'Cookie Bill' would allow home bakers to sell their goods

Tallgrass Kitchen

Anna Thomas Bates
Special to the Journal Sentinel

By this summer, Wisconsin may become the 49th state to allow home bakers to sell their cookies, muffins and cakes at farmers markets, bed and breakfasts and more.

Lavender Lemon Sunshine Shortbreads are a perfect spring cookie.

Regulations like this fall under the umbrella term “cottage food laws.” As of this writing, Wisconsin allows for acidified pickles and preserves crafted in a home kitchen to be sold, as they are considered non-hazardous foods. Proponents would like the bill to be expanded to include baked goods, similar to every other state except New Jersey.

They could come one step closer to their goal this week.

A quick history: with broad bipartisan support, this legislation, fondly referred to as the “Cookie Bill,” has passed the state senate twice. But Assembly Speaker Robin Vos (R-Rochester) wouldn’t schedule a vote either time in the state assembly, where it was likely to pass.

Vos issued this statement to CBS News explaining why he doesn’t support the bill:

“As a small business owner, I appreciate the need to remove unnecessary regulations that don’t protect public safety or the environment. While it’s important that Wisconsin attracts new entrepreneurs, it should not be at the expense of our small businesses that are currently meeting the standards and regulations.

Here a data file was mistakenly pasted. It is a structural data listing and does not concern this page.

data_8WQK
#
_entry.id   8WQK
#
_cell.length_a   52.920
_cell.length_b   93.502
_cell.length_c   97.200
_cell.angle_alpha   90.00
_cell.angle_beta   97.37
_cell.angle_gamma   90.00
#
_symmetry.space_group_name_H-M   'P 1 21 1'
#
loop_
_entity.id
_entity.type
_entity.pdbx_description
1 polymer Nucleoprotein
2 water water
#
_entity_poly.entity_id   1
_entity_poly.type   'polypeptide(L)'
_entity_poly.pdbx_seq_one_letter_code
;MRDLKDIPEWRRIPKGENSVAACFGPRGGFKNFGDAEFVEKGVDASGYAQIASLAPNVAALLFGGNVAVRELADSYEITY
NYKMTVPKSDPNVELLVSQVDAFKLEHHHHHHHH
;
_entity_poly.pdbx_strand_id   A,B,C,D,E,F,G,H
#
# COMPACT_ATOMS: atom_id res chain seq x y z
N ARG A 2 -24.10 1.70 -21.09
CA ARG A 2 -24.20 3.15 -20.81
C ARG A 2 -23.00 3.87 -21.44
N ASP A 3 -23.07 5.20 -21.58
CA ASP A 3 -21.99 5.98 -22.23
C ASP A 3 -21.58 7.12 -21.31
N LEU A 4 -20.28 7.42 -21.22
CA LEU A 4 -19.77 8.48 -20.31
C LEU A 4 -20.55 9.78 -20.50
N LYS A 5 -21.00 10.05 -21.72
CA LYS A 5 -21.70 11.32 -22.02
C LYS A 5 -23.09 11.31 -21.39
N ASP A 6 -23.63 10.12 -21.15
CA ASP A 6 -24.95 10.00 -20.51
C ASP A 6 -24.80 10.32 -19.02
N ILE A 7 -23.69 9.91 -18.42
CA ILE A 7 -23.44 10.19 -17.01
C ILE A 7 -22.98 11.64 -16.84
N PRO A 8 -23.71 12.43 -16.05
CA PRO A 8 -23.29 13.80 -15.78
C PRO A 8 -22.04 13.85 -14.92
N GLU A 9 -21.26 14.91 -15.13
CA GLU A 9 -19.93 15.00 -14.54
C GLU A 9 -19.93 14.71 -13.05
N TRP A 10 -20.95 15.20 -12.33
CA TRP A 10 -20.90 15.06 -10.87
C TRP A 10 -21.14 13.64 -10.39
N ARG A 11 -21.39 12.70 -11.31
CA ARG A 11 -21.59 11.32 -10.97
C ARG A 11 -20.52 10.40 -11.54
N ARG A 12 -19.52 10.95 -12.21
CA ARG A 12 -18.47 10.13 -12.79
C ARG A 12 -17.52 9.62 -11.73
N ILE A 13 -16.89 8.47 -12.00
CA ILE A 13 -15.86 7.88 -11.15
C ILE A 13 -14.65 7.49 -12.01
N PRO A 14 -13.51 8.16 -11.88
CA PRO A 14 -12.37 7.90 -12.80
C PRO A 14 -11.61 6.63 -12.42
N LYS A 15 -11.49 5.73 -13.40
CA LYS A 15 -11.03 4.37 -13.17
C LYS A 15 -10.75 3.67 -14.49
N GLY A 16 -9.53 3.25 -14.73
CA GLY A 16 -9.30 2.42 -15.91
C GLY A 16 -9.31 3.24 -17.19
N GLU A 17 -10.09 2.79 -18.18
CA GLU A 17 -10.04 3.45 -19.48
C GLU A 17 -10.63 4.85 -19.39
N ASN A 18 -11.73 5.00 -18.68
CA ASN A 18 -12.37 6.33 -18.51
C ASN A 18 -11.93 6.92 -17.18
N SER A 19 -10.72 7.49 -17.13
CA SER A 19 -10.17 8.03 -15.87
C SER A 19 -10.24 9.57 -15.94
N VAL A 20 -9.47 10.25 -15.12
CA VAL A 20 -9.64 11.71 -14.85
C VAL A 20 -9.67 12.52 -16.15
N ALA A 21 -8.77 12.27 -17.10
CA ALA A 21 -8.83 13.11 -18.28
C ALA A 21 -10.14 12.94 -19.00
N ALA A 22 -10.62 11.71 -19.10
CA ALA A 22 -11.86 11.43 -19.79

“The legislation that was proposed last session would have created an unequal playing field and undermine small businesses who make up nearly 98% of Wisconsin businesses, employing half of the workforce in our state.”

Vos owns his own small food business, Rojo’s Popcorn. The Wisconsin Grocers Association also opposes the bill.

The women championing the cookie bill weren’t going to go down without a fight, so with the help of the Institute for Justice, a lawsuit was filed. As early as April 27, the Lafayette County Court could hand down a summary judgment. The judge could rule that the current law, requiring home bakers to have a commercial license, is constitutional; rule that the law is unconstitutional; or let the issue proceed to a trial, already scheduled for June 7 and 8.

Lisa Kivirist of Inn Serendipity Farms in Monroe, Kriss Marion from Circle M Farm in Blanchardville and Dela Ends from Scotch Hill Farm in Brodhead are the plaintiffs, and on April 9 they were featured on CBS’ “Sunday Morning.”

A few of their recipes were posted on cbsnews.com. One of the producers emailed Marion to let her know that in less than 24 hours, her recipe for Lavender Lemon Sunshine Shortbreads had received more than 3,000 views, and “for a recipe added to the site late Sunday afternoon, this is a huge number.”

Marion said within a week of the segment's airing, she had received dozens of requests for the cookies, many suggesting creative workarounds to get around the current regulations. Marion is not taking them up on their offers; instead, she is waiting patiently for the judgment. She herself does not want to become a professional home baker — her goal is to create economic opportunities for residents of small, rural towns.

Kivirist said the reason they pursued legal action was to “set a legal precedent for other food entrepreneurs — laws can come and go, but a legal judgment stands.”

For small bakers, this expanded regulation could mean additional income of a few thousand dollars, enough to make a big difference in a single household or a small farm business. For Wisconsin residents, it would mean access to more baked goods from talented cooks.


Lavender Lemon Sunshine Shortbreads

Anna Thomas Bates is a mother and writer living in southern Wisconsin. Find more recipes and stories on her blog,tallgrasskitchen.com. Email her attallgrasskitchen@gmail.com.